Any new immigration system must be fair to those who have conscientiously obeyed our laws, must have a greater focus on matching our economic needs with workers from abroad and have greater accountability: In such a reformed system, stricter penalties will be justified when businesses of any size choose to disobey the law and hire workers here illegally.
Reforming our nations broken immigration system is not only a critical national priority, it also is important to the future of North Carolina.
According to recent estimates, there are more than 370,000 unauthorized immigrants living today in the Tar Heel state. From 1990 to 2010, the number of unauthorized immigrants in North Carolina rose more than 11 fold, one of the steepest increases in the nation.
North Carolina attracts many immigrants who come through legal means. The Research Triangle Park, the states world-class universities and its vibrant agricultural economy function as powerful magnets of opportunity. Over the years, North Carolina residents have welcomed these individuals and have benefited from their many contributions.
Nevertheless, the challenges facing our immigration system are substantial and growing. More than 11 million unauthorized immigrants live and work among us without the ability to fully participate in our society. Control of the countrys borders remains unfinished despite much progress to improve border enforcement. We continue to see substantial numbers of visitors who enter the country legally but overstay their visas.
On top of these concerns, our legal immigration system is inadequate to meet the needs of a dynamic, 21st century economy. After years of complacency and false hopes, we must finally come to grips with these problems and design effective, durable solutions.
As a member of the Bipartisan Policy Centers Immigration Task Force, I am heartened to see Congress considering immigration reform. To encourage this process, the task force has developed a set of principles that demonstrate there is plenty of common ground on which a final deal can be struck.
Like many in Congress, the task force acknowledges that improving border security is a central concern. The recent bill passed by the U.S. Senate authorized the hiring of 20,000 new Border Patrol agents, the construction of 700 miles of additional border fencing and the use of more unmanned aerial vehicles to detect illegal border crossings. As the legislative process unfolds, we look forward to other proposals to strengthen our border-enforcement capabilities.
But it is a common misconception that most unauthorized immigrants sneak across our Southern border with Mexico. In fact, almost half of the unauthorized immigrants currently residing in the U.S. came here legally but overstayed their visas and never left. Today, we cannot fully verify whether temporary visitors leave the country before their visas expire.
Going forward, we must put in place scientifically valid measures to assess the extent to which the government is controlling the flow of unauthorized immigration both at the border and within the country by those overstaying their visas. The results of these assessments should be subject to an independent audit and published periodically. Stronger measurement systems and greater transparency should improve the performance of and enhance confidence in our nations immigration-enforcement officials.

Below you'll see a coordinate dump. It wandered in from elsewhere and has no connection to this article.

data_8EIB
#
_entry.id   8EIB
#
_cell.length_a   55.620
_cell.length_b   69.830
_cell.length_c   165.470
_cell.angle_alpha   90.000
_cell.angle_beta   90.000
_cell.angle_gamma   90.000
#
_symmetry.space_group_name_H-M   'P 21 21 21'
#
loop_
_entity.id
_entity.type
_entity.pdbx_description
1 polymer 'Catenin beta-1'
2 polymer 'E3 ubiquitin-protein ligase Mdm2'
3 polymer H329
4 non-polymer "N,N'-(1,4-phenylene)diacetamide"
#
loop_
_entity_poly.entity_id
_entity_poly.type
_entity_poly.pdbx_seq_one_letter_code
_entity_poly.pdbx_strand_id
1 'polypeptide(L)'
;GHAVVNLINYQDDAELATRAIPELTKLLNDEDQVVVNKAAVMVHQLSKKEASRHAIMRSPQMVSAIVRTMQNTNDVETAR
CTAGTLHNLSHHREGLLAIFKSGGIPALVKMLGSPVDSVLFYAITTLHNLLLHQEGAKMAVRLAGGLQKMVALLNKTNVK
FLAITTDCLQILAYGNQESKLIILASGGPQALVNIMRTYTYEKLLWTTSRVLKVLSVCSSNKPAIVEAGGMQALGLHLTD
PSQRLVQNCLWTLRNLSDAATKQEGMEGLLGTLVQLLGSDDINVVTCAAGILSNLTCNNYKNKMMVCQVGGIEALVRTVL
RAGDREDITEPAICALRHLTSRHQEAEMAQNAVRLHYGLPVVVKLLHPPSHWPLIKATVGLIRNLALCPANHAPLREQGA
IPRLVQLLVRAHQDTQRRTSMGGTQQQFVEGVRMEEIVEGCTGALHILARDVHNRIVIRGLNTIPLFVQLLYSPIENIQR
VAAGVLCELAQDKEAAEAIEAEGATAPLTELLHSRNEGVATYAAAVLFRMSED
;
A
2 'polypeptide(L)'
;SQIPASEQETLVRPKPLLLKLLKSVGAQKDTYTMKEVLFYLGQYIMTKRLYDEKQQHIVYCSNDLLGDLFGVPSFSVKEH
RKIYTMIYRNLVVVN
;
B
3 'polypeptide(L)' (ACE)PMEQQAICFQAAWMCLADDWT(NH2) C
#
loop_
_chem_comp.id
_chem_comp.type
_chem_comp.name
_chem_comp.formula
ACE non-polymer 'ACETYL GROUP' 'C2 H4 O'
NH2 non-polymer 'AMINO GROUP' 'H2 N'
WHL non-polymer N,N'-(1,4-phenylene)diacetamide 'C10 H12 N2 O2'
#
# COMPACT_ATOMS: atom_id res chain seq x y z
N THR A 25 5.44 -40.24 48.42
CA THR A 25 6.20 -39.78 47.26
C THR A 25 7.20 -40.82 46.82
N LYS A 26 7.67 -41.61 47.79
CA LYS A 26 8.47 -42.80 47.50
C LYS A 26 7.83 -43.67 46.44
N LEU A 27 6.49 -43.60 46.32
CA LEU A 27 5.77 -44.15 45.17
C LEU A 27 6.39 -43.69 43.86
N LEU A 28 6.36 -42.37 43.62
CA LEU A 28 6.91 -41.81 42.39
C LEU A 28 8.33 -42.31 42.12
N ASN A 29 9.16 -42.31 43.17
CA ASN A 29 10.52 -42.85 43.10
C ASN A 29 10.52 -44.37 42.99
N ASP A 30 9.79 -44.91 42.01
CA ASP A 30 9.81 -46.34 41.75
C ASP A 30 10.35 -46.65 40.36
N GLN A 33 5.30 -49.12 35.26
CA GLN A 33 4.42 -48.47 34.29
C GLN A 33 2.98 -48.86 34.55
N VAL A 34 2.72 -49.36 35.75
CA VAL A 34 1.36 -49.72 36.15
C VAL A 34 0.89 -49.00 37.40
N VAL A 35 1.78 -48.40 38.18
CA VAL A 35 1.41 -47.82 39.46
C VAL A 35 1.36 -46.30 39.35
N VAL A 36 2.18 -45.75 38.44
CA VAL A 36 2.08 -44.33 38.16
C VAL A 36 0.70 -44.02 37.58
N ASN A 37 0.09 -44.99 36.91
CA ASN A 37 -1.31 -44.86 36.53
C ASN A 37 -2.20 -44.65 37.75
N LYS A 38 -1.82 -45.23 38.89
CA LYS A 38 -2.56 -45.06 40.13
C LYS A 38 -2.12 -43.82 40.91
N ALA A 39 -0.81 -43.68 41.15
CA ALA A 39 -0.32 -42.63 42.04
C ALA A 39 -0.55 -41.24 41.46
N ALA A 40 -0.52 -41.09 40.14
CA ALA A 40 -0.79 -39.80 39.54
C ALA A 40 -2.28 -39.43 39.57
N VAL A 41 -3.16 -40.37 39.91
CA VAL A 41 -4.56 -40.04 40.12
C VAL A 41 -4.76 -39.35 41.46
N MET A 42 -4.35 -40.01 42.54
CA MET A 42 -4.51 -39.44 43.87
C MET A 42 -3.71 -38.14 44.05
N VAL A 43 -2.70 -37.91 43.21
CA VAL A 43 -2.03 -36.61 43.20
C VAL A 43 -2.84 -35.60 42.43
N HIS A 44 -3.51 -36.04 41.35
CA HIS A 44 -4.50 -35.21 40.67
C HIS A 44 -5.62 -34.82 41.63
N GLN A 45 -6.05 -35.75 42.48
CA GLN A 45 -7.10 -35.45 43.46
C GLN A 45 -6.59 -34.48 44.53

Any new immigration system must be fair to those who have conscientiously obeyed our laws. With the exception of individuals brought to the U.S. as children, no unauthorized immigrants should receive a green card until the applications of those who have already applied for visas and have been waiting patiently outside the country have been fully processed.
Our nations legal immigration system must be strengthened with a greater focus on matching our economic needs with workers from abroad, both highly skilled and low skilled. A more nimble, flexible system that identifies those sectors of the economy where true labor shortages exist and allows legal immigrants promptly to meet the demand for qualified workers is squarely in our national interest.
But with increased flexibility comes greater accountability: In such a reformed system, stricter penalties will be justified when businesses of any size choose to disobey the law and hire workers here illegally.
With respect to the 11 million undocumented immigrants in the U.S. today, doing nothing is not an option. In fact, maintaining the status quo amounts to an amnesty program without the legal formalities.
Consistent with American traditions of fairness and rule of law, it is possible to develop a system that allows undocumented immigrants to pay penalties, pass a background check and fully comply with other requirements to have the opportunity to apply eventually for citizenship.
With immigration reform in sight, our nations leaders must put aside any partisan, political considerations and work diligently to narrow their differences. There are plenty of good ideas on the table. It is now time to put them to work for the American people.
Michael Chertoff, former secretary of the U.S. Department of Homeland Security, is a member of the Bipartisan Policy Centers Immigration Task Force.